Front-month Brent crude futures, the international benchmark for oil prices, were at $63.52 at 0310 GMT, 23 cents, or 0.4%, above Friday’s close.
U.S. West Texas Intermediate (WTI) crude futures were at $54.29 per barrel, 30 cents, or 0.6%, above their last settlement.
Traders said crude prices were rising because of statements by OPEC’s de-facto leader Saudi Arabia on Friday saying that the group was close to agreeing extended supply cuts.
“Brent futures continue rising … after the Saudi Arabian Energy Minister expressed confidence that OPEC+ producers will prolong their output cuts programme through the second half of 2019,” said Han Tan, analyst at futures brokerage FXTM.
The Organization of the Petroleum Exporting Countries (OPEC) and some non-members, including Russia, known collectively as “OPEC+”, have withheld supplies since the start of the year to prop up prices.
Stephen Innes, managing partner at Vanguard Markets, said stronger stock markets also supported oil futures.
“With the Mexican stalemate averted and no harmful shockwaves from this weekend G-20 meeting … oil could trade favourably as WTI and Brent will continue to track the broader risk environment high,” Innes said.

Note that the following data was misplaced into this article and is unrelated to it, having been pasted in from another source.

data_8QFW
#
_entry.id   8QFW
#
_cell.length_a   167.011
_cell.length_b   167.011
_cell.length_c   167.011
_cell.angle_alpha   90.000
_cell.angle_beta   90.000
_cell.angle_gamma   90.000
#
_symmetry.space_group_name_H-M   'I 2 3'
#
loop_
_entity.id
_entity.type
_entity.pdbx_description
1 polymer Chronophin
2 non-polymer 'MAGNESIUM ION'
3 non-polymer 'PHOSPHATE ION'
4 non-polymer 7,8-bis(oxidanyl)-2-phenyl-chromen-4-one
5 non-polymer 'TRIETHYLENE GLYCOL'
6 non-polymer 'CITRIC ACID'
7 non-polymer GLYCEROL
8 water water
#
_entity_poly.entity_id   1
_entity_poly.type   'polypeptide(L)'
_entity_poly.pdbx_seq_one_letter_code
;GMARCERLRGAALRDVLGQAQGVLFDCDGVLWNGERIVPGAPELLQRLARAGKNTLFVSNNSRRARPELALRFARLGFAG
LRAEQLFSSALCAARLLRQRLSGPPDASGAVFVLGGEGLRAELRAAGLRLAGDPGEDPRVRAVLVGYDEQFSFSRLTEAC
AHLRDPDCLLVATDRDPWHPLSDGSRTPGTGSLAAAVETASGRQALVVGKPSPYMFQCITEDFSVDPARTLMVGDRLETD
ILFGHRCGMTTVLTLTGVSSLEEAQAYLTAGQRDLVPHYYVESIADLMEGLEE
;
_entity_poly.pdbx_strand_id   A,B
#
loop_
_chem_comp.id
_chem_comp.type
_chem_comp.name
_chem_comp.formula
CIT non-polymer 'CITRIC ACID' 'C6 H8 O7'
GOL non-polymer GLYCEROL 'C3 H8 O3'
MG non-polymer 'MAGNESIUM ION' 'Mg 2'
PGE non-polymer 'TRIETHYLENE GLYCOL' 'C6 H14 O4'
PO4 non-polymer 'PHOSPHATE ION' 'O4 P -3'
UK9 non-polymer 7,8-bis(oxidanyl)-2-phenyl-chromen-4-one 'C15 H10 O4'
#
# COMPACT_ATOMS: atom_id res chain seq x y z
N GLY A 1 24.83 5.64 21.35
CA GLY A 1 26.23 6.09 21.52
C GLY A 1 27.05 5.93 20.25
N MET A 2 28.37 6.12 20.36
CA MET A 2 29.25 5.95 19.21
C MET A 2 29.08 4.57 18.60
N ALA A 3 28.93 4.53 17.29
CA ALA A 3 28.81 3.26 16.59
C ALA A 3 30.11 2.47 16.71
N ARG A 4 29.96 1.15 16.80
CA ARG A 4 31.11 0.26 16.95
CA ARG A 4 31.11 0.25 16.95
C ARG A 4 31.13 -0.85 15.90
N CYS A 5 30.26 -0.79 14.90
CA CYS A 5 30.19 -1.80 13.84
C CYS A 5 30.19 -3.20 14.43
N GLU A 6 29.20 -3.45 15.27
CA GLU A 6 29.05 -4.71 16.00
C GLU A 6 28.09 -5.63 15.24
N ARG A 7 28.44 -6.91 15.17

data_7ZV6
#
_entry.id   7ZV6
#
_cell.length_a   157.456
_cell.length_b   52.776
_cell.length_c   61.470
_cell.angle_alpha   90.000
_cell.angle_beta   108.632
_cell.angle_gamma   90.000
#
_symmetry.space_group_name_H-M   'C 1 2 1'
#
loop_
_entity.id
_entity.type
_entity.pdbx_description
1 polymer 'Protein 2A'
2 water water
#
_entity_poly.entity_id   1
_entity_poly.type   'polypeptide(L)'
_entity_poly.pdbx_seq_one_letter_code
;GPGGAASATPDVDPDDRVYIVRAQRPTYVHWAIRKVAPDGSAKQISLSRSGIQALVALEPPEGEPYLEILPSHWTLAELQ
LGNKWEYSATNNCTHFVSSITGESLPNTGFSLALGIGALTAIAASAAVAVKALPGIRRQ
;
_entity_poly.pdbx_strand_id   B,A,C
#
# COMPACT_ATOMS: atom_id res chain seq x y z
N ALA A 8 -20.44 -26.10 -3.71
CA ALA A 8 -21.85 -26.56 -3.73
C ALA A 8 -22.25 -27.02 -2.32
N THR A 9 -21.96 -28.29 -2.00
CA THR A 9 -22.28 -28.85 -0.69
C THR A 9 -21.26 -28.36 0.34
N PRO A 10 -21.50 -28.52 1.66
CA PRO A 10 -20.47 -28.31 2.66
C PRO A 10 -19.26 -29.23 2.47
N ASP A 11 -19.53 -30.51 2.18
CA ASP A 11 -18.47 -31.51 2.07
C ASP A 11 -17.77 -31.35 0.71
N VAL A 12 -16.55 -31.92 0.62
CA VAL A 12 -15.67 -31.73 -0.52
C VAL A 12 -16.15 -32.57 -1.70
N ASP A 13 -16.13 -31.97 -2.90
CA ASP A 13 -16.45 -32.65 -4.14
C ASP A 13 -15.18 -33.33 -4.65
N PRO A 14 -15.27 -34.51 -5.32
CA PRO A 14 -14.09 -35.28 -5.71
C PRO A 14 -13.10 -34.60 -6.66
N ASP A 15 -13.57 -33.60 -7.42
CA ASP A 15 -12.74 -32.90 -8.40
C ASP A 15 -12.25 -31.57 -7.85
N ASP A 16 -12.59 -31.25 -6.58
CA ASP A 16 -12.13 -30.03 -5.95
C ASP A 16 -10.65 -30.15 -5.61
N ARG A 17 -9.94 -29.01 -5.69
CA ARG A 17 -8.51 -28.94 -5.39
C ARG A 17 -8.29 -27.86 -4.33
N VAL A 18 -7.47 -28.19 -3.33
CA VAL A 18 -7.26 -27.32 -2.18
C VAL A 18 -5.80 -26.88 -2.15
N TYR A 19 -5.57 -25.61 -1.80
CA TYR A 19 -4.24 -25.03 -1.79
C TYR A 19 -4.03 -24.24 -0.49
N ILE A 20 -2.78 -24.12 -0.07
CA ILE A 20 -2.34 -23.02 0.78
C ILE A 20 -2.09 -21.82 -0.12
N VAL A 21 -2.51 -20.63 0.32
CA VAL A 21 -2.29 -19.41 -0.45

Stock markets rose on Monday after a deal between the United States and Mexico to combat illegal migration from Central America late last week removed the threat of U.S. tariffs on goods imported from Mexico.
But analysts said there were still concerns about the health of the global economy, with the United States and China still locked in a trade war.
“Slowing global demand appears to be featuring prominently on the markets’ collective mind, as the fallout from heightened trade tensions continues to be felt in the global economy,” said FXTM’s Tan.
“The sustainability of oil’s recent climb could be determined by the outlooks of several key industry bodies scheduled this week, whereby more downcast projections for global demand could prompt traders to continue chipping away at oil,” he added.
Oil major BP is to publish its statistical review of global energy markets on Tuesday, while China on Friday is scheduled to publish its monthly commodities output data. – Reuters